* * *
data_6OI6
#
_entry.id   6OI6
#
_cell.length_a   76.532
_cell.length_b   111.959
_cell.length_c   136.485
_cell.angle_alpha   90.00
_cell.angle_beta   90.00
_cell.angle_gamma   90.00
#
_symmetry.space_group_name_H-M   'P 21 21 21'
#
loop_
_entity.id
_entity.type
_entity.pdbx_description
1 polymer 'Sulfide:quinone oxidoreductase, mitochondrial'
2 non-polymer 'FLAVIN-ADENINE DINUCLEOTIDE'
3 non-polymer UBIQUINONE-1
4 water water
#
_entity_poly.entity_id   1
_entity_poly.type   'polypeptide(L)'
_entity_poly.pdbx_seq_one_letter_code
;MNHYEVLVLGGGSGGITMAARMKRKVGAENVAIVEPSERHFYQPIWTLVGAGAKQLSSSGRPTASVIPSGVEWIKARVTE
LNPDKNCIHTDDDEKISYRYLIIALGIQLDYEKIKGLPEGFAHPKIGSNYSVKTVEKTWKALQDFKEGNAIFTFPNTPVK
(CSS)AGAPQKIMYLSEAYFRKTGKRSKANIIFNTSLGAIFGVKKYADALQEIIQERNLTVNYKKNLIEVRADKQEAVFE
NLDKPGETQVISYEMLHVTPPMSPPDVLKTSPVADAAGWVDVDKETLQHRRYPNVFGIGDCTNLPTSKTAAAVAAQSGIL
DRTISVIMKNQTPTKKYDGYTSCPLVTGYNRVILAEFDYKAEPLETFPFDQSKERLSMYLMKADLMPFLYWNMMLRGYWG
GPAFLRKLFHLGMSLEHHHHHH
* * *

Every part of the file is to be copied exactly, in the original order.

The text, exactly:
data_6OI6
#
_entry.id   6OI6
#
_cell.length_a   76.532
_cell.length_b   111.959
_cell.length_c   136.485
_cell.angle_alpha   90.00
_cell.angle_beta   90.00
_cell.angle_gamma   90.00
#
_symmetry.space_group_name_H-M   'P 21 21 21'
#
loop_
_entity.id
_entity.type
_entity.pdbx_description
1 polymer 'Sulfide:quinone oxidoreductase, mitochondrial'
2 non-polymer 'FLAVIN-ADENINE DINUCLEOTIDE'
3 non-polymer UBIQUINONE-1
4 water water
#
_entity_poly.entity_id   1
_entity_poly.type   'polypeptide(L)'
_entity_poly.pdbx_seq_one_letter_code
;MNHYEVLVLGGGSGGITMAARMKRKVGAENVAIVEPSERHFYQPIWTLVGAGAKQLSSSGRPTASVIPSGVEWIKARVTE
LNPDKNCIHTDDDEKISYRYLIIALGIQLDYEKIKGLPEGFAHPKIGSNYSVKTVEKTWKALQDFKEGNAIFTFPNTPVK
(CSS)AGAPQKIMYLSEAYFRKTGKRSKANIIFNTSLGAIFGVKKYADALQEIIQERNLTVNYKKNLIEVRADKQEAVFE
NLDKPGETQVISYEMLHVTPPMSPPDVLKTSPVADAAGWVDVDKETLQHRRYPNVFGIGDCTNLPTSKTAAAVAAQSGIL
DRTISVIMKNQTPTKKYDGYTSCPLVTGYNRVILAEFDYKAEPLETFPFDQSKERLSMYLMKADLMPFLYWNMMLRGYWG
GPAFLRKLFHLGMSLEHHHHHH